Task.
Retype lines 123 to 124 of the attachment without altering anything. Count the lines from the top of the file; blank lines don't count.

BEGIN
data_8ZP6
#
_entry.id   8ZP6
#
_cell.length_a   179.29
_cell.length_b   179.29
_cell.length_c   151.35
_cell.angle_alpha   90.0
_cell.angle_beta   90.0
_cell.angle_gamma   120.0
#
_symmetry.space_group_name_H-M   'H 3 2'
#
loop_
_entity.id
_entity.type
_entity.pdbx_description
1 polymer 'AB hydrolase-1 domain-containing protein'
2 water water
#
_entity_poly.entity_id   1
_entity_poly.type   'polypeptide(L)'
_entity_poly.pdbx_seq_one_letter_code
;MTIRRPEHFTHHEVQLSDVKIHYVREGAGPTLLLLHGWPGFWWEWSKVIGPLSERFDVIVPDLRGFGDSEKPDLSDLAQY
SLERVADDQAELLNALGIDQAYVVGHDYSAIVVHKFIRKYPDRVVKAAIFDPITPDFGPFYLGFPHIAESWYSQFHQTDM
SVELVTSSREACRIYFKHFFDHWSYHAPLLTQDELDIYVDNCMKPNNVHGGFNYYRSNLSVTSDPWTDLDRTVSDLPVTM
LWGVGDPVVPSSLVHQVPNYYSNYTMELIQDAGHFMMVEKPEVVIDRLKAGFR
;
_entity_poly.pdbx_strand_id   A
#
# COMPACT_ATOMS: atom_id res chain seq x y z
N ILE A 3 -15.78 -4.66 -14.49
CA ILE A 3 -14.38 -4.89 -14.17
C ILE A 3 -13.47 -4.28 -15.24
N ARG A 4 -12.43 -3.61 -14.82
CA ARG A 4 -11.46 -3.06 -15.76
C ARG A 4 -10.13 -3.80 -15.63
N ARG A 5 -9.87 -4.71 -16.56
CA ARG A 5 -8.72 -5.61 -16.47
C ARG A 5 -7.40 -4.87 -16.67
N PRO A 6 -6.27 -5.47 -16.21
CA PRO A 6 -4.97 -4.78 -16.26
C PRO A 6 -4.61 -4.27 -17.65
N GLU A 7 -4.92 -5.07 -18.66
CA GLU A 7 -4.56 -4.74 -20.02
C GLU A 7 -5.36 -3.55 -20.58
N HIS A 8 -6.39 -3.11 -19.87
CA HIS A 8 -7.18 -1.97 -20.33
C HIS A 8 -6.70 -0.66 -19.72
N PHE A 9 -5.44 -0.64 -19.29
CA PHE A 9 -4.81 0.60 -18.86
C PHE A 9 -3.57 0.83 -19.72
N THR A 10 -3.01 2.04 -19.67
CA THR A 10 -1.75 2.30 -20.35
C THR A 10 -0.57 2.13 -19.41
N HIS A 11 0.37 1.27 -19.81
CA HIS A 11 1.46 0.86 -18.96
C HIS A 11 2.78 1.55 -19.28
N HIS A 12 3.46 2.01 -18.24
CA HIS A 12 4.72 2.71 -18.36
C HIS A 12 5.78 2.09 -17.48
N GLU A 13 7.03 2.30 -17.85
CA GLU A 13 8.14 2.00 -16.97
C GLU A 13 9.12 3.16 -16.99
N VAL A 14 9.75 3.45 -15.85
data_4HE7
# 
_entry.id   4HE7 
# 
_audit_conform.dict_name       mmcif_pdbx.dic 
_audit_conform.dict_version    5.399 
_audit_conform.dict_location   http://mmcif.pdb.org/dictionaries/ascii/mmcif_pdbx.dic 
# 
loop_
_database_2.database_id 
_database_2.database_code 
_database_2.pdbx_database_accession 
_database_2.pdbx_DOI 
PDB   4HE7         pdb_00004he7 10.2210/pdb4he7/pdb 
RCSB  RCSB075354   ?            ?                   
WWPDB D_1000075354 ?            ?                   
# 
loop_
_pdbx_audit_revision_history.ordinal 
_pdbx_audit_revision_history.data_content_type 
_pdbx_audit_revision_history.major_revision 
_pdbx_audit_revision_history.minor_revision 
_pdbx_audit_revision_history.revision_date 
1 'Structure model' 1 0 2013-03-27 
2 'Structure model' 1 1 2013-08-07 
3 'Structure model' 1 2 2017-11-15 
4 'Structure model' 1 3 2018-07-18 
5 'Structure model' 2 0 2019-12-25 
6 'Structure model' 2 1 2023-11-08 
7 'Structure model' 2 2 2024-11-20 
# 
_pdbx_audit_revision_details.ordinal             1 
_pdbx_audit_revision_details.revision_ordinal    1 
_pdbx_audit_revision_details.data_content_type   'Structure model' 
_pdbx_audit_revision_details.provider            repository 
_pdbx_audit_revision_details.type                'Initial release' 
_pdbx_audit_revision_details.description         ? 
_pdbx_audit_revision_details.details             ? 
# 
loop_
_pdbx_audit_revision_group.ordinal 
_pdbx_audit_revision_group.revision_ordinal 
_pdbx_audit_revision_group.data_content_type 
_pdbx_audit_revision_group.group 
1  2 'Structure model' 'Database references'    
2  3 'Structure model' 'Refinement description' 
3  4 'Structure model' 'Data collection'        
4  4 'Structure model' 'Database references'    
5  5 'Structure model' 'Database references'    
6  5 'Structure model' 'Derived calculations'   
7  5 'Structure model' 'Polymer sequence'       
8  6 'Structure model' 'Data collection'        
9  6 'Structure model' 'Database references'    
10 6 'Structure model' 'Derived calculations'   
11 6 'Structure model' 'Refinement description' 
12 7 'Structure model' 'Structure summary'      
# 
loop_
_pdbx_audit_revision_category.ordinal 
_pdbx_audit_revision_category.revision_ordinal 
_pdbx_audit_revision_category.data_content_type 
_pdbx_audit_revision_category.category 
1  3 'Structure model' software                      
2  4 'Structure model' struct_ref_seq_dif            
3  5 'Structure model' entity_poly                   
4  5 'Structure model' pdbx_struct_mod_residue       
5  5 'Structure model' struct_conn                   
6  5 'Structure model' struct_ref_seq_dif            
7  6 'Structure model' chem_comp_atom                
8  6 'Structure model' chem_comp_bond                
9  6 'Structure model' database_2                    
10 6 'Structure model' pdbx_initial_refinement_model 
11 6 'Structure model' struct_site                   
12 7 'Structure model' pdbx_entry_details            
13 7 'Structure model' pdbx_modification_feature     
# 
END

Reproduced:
loop_
_pdbx_audit_revision_category.ordinal 